Elvis Presley, Reluctant Rebel: His Life and Our Times

Elvis Presley, Reluctant Rebel: His Life and Our Times

Elvis Presley, Reluctant Rebel: His Life and Our Times

Elvis Presley, Reluctant Rebel: His Life and Our Times

Synopsis

This fresh interpretation explains how an untutored musician changed music while at the same time playing an inadvertent role in the youth rebellion that has shaped the Baby Boomer generation into the 21st century.

• Photographs

• A bibliography

Excerpt

Elvis came to me directly. I heard him on the radio, watched him on television, and saw him gyrate live. When I drove alone in my dad’s ’57 Chevy I often listened to country music with its sad lyrics and upbeat melody that registered in my mind, “keep humming even when things go badly. If the world ends, don’t let it spoil your day.”

But when I drove around with friends, or went to the ice cream drive-in, we played rock and roll. And most of all, when I danced, I danced to rock and roll. I lived in a small farm town in Louisiana, not far from the roiling Mississippi, and never took dancing lessons. But I had the natural moves of a broken-field runner. What I always liked most about Elvis songs, and what I think he liked best, were the romantic ballads made for slow dancing. They allowed you to hold your partner closer than the waltzes of my mom and dad’s day. I could look into a girl’s eyes—often up—because teenage girls were frequently taller than me.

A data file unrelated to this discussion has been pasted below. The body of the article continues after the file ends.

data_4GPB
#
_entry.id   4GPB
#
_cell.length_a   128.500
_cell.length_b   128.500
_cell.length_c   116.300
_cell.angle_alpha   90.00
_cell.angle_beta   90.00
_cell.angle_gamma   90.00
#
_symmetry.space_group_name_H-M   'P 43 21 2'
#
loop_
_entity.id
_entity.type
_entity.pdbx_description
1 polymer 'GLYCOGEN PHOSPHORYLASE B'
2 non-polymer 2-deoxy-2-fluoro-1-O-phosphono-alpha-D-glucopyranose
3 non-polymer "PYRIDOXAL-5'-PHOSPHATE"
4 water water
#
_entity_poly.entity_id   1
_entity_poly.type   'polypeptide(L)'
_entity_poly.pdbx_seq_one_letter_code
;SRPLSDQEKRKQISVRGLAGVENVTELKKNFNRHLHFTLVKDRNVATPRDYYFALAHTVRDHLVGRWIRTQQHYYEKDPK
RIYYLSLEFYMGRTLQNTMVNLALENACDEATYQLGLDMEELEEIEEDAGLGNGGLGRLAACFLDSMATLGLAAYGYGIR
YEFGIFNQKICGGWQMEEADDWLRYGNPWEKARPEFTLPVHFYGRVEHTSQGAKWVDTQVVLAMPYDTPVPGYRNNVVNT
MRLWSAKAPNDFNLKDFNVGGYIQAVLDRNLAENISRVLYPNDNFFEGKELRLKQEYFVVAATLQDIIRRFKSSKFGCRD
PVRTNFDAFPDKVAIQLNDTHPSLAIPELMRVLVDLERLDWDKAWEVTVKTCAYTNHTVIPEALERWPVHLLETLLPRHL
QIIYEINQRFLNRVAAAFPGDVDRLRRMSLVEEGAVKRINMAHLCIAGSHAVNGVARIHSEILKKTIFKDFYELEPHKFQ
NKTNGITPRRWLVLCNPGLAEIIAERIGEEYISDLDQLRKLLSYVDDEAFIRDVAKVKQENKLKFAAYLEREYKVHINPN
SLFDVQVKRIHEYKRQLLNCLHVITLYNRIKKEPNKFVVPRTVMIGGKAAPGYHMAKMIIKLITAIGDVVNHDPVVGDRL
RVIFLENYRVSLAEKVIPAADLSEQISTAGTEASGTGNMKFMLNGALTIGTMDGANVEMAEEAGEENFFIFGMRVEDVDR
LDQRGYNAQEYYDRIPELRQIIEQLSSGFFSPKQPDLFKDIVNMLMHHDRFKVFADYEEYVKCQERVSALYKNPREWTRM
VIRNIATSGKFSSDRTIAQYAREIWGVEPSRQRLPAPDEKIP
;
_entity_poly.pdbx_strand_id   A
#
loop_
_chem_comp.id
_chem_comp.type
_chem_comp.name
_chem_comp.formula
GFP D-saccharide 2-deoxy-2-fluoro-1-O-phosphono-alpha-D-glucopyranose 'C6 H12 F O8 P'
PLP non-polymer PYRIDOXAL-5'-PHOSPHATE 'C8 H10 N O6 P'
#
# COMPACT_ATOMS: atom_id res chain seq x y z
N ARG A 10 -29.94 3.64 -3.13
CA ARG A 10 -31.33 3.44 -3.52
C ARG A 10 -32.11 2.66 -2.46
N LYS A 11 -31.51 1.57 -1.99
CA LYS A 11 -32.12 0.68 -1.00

Yet the fast dances offered the opportunity for something less patterned than most social dances, and it was an opportunity to really let go. If you were agile and athletic, it was, and is, the most enjoyable kind of dance. Instead of moving to patterns, I always preferred simply to move to the music. My partner, in these dances, was less relevant than in the slow dances. It was much the same as what Elvis did when he moved as he sang—he was doing something natural, moving to something inside him.

If you don’t have that kind of internal rhythm, you can’t buy it on Broadway. I did not need alcohol or anything else to achieve intoxication; I got high on the music. Because the music is still with us even though Elvis is not, it still makes me high. With that music, there is never any reason to be lonely. If I had to make a list of 100 things to do to pull out of a slump, I would begin with: Listen to a song you . . .

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